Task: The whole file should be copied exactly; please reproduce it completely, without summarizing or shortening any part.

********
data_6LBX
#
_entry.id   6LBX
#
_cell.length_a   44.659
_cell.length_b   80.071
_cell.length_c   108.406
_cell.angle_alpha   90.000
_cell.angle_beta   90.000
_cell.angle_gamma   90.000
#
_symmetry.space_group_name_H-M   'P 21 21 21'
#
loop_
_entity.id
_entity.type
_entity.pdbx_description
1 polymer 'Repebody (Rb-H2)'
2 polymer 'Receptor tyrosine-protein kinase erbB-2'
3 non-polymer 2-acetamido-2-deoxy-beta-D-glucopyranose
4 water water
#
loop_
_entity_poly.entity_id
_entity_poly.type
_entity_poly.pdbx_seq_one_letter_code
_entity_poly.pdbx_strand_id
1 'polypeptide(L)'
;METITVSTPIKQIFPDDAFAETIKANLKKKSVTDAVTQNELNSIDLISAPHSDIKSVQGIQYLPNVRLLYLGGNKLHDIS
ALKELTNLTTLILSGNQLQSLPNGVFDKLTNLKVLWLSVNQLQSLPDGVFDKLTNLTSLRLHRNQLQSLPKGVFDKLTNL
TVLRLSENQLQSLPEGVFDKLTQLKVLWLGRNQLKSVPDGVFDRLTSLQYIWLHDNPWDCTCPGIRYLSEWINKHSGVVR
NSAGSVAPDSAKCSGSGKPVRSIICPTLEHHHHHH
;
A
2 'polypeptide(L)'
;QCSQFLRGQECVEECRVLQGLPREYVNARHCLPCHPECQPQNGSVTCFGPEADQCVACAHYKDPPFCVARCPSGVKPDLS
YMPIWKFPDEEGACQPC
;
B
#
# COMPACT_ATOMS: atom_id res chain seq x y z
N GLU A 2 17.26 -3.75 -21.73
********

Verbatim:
data_6LBX
#
_entry.id   6LBX
#
_cell.length_a   44.659
_cell.length_b   80.071
_cell.length_c   108.406
_cell.angle_alpha   90.000
_cell.angle_beta   90.000
_cell.angle_gamma   90.000
#
_symmetry.space_group_name_H-M   'P 21 21 21'
#
loop_
_entity.id
_entity.type
_entity.pdbx_description
1 polymer 'Repebody (Rb-H2)'
2 polymer 'Receptor tyrosine-protein kinase erbB-2'
3 non-polymer 2-acetamido-2-deoxy-beta-D-glucopyranose
4 water water
#
loop_
_entity_poly.entity_id
_entity_poly.type
_entity_poly.pdbx_seq_one_letter_code
_entity_poly.pdbx_strand_id
1 'polypeptide(L)'
;METITVSTPIKQIFPDDAFAETIKANLKKKSVTDAVTQNELNSIDLISAPHSDIKSVQGIQYLPNVRLLYLGGNKLHDIS
ALKELTNLTTLILSGNQLQSLPNGVFDKLTNLKVLWLSVNQLQSLPDGVFDKLTNLTSLRLHRNQLQSLPKGVFDKLTNL
TVLRLSENQLQSLPEGVFDKLTQLKVLWLGRNQLKSVPDGVFDRLTSLQYIWLHDNPWDCTCPGIRYLSEWINKHSGVVR
NSAGSVAPDSAKCSGSGKPVRSIICPTLEHHHHHH
;
A
2 'polypeptide(L)'
;QCSQFLRGQECVEECRVLQGLPREYVNARHCLPCHPECQPQNGSVTCFGPEADQCVACAHYKDPPFCVARCPSGVKPDLS
YMPIWKFPDEEGACQPC
;
B
#
# COMPACT_ATOMS: atom_id res chain seq x y z
N GLU A 2 17.26 -3.75 -21.73